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Count Your Blessings . . . Literally

Count Your Blessings?

The phrase “count your blessings” has always struck me as cheesy and horribly insincere. People seem to break it out at the worst times. When someone tells me that a water pipe burst in his basement and ruined half of his worldly possessions, he doesn’t want me to tell him that it could be worse and that he should count his blessings. He wants me to tell him about a good Christian missionary plumber who feels called to do all his work for free. He wants me to say, “I happen to have this entire week off from work, so I’ll be over every night to help you clean up.” When I say, “Count your blessings,” he probably feels like saying, “How about you count my blessings, and while you’re doing that I’ll go take some of your blessings.” I’ve never been a fan of telling people to do a blessing count, particularly when their lives are falling apart.

More Than We Can Count

But in recent months my perspective has begun to shift. I’ve started to realize that I’m rich beyond most people’s wildest dreams. That I enjoy more material blessings in one day than most people enjoy in a lifetime. That for reasons I can’t explain, God allowed me to be born in one of the richest countries in the world and to enjoy its benefits.

If I had received the blessings of the gospel and nothing else, I would have enough to be content for eternity. But I’ve received much, much more.

Discontentment happens when I don’t have what I want. Contentment happens when I realize that I have so much more than I deserve.

Contentment happens when I realize that I have so much more than I deserve.

So for a few moments, let’s put all our desires on hold and ponder the great mountain of blessings that we already have. James 1:17 says, “Every good gift and every perfect gift is from above, coming down from the Father of lights with whom there is no variation or shadow due to change.” We have received so many good gifts. Let’s stop obsessing about what we want and start marveling at all that God has given us.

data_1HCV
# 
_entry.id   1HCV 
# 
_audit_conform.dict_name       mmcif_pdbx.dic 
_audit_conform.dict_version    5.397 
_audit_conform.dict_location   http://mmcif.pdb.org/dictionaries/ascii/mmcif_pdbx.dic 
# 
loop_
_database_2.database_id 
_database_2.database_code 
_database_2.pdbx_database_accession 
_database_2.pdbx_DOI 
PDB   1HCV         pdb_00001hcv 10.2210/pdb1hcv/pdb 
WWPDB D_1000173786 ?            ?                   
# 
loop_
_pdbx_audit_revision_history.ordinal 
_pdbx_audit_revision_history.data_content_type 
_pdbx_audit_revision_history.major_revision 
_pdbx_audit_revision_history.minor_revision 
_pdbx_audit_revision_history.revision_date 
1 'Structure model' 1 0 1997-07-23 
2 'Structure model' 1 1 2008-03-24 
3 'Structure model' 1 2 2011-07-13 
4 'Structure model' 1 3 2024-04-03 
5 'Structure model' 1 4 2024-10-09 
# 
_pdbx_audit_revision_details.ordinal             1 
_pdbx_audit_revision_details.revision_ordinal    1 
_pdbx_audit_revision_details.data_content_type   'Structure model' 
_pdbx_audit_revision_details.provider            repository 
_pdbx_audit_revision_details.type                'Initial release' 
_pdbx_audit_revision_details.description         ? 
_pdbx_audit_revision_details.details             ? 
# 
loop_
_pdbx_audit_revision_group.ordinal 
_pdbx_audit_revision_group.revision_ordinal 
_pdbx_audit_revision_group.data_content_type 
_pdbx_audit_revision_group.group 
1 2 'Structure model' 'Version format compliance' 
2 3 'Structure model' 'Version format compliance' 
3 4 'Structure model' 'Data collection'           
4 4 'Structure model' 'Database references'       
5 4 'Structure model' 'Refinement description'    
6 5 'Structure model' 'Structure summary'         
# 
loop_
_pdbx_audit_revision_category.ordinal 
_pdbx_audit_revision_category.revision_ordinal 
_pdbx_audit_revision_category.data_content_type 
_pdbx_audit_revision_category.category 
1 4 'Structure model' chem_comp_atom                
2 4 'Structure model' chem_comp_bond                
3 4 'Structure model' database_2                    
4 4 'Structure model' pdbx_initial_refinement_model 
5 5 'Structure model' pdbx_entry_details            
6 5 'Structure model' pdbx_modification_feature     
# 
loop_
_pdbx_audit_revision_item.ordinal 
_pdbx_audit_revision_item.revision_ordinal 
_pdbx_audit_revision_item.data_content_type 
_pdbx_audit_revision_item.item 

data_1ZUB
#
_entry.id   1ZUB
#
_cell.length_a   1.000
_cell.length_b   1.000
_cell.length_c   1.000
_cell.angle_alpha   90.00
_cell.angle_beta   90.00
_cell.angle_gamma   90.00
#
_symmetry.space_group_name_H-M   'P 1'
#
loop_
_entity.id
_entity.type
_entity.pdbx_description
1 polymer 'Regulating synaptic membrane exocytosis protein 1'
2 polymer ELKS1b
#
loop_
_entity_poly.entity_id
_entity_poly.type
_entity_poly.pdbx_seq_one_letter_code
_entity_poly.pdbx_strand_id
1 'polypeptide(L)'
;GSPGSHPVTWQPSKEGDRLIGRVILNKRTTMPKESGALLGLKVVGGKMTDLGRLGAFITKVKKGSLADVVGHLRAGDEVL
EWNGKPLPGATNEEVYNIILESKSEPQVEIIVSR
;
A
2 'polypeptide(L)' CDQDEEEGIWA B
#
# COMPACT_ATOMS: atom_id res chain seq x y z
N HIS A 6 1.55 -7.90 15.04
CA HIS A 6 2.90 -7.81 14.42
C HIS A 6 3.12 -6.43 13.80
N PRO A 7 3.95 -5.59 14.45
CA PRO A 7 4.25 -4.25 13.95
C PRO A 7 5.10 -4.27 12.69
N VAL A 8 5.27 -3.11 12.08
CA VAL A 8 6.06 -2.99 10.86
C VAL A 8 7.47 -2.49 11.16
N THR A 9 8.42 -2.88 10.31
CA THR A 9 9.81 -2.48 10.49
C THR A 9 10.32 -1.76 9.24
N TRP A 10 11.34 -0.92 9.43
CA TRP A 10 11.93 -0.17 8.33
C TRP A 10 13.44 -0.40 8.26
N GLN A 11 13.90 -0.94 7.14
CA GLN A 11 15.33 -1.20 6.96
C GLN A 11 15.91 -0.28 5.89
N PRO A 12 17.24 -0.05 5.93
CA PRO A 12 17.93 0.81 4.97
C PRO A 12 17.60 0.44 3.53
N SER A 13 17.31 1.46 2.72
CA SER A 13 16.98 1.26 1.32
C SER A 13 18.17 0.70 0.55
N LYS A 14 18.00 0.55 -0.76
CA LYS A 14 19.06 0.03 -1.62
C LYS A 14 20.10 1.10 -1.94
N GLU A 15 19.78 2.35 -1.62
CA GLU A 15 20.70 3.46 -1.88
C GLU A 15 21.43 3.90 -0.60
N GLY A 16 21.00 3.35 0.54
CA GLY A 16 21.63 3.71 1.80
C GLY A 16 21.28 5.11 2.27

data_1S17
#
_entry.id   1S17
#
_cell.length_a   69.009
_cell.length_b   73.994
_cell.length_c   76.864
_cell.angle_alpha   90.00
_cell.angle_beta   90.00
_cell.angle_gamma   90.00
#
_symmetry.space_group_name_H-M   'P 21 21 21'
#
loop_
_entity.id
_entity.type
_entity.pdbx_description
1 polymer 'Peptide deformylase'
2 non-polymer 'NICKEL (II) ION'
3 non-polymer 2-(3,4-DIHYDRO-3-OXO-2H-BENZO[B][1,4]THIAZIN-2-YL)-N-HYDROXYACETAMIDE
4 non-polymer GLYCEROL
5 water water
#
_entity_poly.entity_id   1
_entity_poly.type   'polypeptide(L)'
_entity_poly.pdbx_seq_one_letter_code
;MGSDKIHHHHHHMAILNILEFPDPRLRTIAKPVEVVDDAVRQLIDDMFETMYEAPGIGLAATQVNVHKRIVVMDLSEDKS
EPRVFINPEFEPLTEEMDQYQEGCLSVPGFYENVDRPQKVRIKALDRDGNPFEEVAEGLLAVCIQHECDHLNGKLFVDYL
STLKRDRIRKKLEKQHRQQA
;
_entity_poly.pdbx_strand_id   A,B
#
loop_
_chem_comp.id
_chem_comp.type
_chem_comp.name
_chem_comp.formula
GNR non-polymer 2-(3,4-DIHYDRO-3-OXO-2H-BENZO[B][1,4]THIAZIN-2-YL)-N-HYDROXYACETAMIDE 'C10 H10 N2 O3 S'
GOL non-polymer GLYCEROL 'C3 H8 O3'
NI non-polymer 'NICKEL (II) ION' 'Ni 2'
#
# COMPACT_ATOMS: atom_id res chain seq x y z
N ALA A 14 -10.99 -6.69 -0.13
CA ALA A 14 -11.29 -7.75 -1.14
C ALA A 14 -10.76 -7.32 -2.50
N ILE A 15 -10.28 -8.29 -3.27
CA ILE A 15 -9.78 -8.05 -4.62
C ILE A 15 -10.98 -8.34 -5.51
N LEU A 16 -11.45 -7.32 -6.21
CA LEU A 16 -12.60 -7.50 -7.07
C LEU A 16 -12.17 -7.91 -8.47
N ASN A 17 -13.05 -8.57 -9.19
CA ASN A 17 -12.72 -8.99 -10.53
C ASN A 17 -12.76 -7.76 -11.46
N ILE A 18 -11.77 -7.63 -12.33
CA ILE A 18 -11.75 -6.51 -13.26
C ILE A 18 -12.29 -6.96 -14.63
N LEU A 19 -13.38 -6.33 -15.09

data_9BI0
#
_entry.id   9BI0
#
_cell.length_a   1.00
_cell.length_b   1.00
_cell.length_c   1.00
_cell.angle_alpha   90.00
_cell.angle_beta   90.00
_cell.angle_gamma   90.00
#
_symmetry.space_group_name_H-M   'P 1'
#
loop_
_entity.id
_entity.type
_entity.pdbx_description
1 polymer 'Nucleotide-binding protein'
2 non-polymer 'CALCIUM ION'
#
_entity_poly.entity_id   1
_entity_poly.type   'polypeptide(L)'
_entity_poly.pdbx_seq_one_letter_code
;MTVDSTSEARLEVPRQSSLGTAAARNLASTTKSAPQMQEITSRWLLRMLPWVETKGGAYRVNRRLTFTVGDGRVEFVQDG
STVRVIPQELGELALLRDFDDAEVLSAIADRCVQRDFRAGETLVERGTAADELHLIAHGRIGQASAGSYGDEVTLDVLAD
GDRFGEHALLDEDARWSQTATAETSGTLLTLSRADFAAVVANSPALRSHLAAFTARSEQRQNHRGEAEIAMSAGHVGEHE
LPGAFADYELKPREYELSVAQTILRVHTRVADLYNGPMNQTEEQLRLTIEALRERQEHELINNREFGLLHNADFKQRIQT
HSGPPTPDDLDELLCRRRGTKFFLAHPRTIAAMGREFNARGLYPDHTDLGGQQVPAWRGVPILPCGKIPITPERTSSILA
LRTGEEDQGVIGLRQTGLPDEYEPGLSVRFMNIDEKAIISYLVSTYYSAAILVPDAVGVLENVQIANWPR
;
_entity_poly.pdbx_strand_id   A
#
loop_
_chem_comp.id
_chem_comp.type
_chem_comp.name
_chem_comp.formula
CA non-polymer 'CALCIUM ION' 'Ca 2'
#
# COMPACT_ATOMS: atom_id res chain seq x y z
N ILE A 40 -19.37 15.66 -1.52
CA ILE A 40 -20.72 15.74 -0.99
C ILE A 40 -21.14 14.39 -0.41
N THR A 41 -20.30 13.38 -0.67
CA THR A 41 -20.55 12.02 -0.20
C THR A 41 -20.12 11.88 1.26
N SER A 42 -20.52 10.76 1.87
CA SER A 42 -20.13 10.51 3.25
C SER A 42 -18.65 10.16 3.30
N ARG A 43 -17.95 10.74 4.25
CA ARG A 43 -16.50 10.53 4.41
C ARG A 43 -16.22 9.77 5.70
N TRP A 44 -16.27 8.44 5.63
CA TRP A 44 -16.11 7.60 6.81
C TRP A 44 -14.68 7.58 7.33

Giving Thanks: A Matter of Perspective

Compared to most of the world, I’m a king living in a palace. I’m surrounded by luxury. I have more than I need, more than anyone needs. And I still can’t figure out why God has blessed me. Why do I have these blessings and most people don’t? Why is my little girl healthy when many little girls are so weak from malnutrition that they can’t even stand? Why do I have clean water that isn’t full of horrible parasites? Why is a broken bone a minor inconvenience for me and a catastrophe for someone living in Africa? I can only come to one conclusion: God has been very kind to me. And I can only see one appropriate response: gratefulness to God.

I want the kind of gratefulness to God that creates contentment in my heart. I may not have everything my heart desires, but I have more than most people desire, and I have infinitely more than I deserve.

I want gratefulness to God that shuts my complaining mouth. I complain about things that would cause most people to rejoice. I have a car that can break down. I have a house that needs repairs. I have a computer that occasionally goes spastic. I have access to health care when my normally healthy body gets sick. I throw things into the garbage that people in other countries would treasure. The blessings I’ve received leave no room for complaining in my life.

The great Puritan Matthew Henry was once robbed of his wallet. After pondering the incident, he wrote the following words in his diary:

I thank Thee first because I was never robbed before; second, because although they took my purse they did not take my life; third, because although they took my all, it was not much; and fourth because it was I who was robbed, and not I who robbed.

Being held up and robbed probably didn’t rank high on the enjoyable experience scale for Matthew Henry. But rather than give in to the temptation to complain, he paused for a moment and took stock of all that he been given. He had never been robbed before. He was still alive. They took all he had, but it wasn’t very much. And by the grace of God he was the one being robbed and not the other way around. Matthew Henry counted his blessings, which in turn stopped him from complaining.

“All this, and Christ too?”

While preaching a sermon, Charles Spurgeon said, “I have heard of some good old woman in a cottage, who had nothing but a piece of bread and a little water. Lifting up her hands, she said as a blessing, ‘What! All this, and Christ too?’” The old woman understood that in Christ she had everything and that everything in addition to Christ was pure blessing. I have far more than a piece of bread and a little water.

Every time I step into the shower or enjoy a cup of coffee or watch a football game, I want my heart to be singing, “All this, and Christ too?”

This excerpt was adapted from The Greener Grass Conspiracy: Finding Contentment on Your Side of the Fence by Stephen Altrogge.

Stephen Altrogge is a pastor at Sovereign Grace Church of Indiana, Pennsylvania, where he leads worship, preaches, and works with youth. He has written several worship songs for musical projects produced by Sovereign Grace Ministries and is the author of Game Day for the Glory of God and The Greener Grass Conspiracy.


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